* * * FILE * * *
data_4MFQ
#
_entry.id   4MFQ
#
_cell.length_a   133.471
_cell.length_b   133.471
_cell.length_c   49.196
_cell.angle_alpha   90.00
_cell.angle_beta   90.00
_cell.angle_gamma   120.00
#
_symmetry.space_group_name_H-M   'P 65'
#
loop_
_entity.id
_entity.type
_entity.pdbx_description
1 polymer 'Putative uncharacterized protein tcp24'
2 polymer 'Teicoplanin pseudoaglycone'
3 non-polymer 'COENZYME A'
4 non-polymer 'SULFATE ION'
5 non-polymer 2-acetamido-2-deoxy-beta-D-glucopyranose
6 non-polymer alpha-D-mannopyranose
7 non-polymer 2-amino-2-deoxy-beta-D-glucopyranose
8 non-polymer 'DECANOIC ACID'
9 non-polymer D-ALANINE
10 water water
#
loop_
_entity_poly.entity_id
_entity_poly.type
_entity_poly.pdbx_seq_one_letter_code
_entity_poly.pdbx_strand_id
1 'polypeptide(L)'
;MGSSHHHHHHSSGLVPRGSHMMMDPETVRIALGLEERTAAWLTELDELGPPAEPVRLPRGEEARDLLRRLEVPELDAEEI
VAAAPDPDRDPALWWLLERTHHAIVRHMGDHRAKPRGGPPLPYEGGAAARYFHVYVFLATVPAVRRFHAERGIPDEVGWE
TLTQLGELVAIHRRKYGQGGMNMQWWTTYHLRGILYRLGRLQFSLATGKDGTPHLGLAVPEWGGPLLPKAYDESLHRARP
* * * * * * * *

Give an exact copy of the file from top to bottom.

data_4MFQ
#
_entry.id   4MFQ
#
_cell.length_a   133.471
_cell.length_b   133.471
_cell.length_c   49.196
_cell.angle_alpha   90.00
_cell.angle_beta   90.00
_cell.angle_gamma   120.00
#
_symmetry.space_group_name_H-M   'P 65'
#
loop_
_entity.id
_entity.type
_entity.pdbx_description
1 polymer 'Putative uncharacterized protein tcp24'
2 polymer 'Teicoplanin pseudoaglycone'
3 non-polymer 'COENZYME A'
4 non-polymer 'SULFATE ION'
5 non-polymer 2-acetamido-2-deoxy-beta-D-glucopyranose
6 non-polymer alpha-D-mannopyranose
7 non-polymer 2-amino-2-deoxy-beta-D-glucopyranose
8 non-polymer 'DECANOIC ACID'
9 non-polymer D-ALANINE
10 water water
#
loop_
_entity_poly.entity_id
_entity_poly.type
_entity_poly.pdbx_seq_one_letter_code
_entity_poly.pdbx_strand_id
1 'polypeptide(L)'
;MGSSHHHHHHSSGLVPRGSHMMMDPETVRIALGLEERTAAWLTELDELGPPAEPVRLPRGEEARDLLRRLEVPELDAEEI
VAAAPDPDRDPALWWLLERTHHAIVRHMGDHRAKPRGGPPLPYEGGAAARYFHVYVFLATVPAVRRFHAERGIPDEVGWE
TLTQLGELVAIHRRKYGQGGMNMQWWTTYHLRGILYRLGRLQFSLATGKDGTPHLGLAVPEWGGPLLPKAYDESLHRARP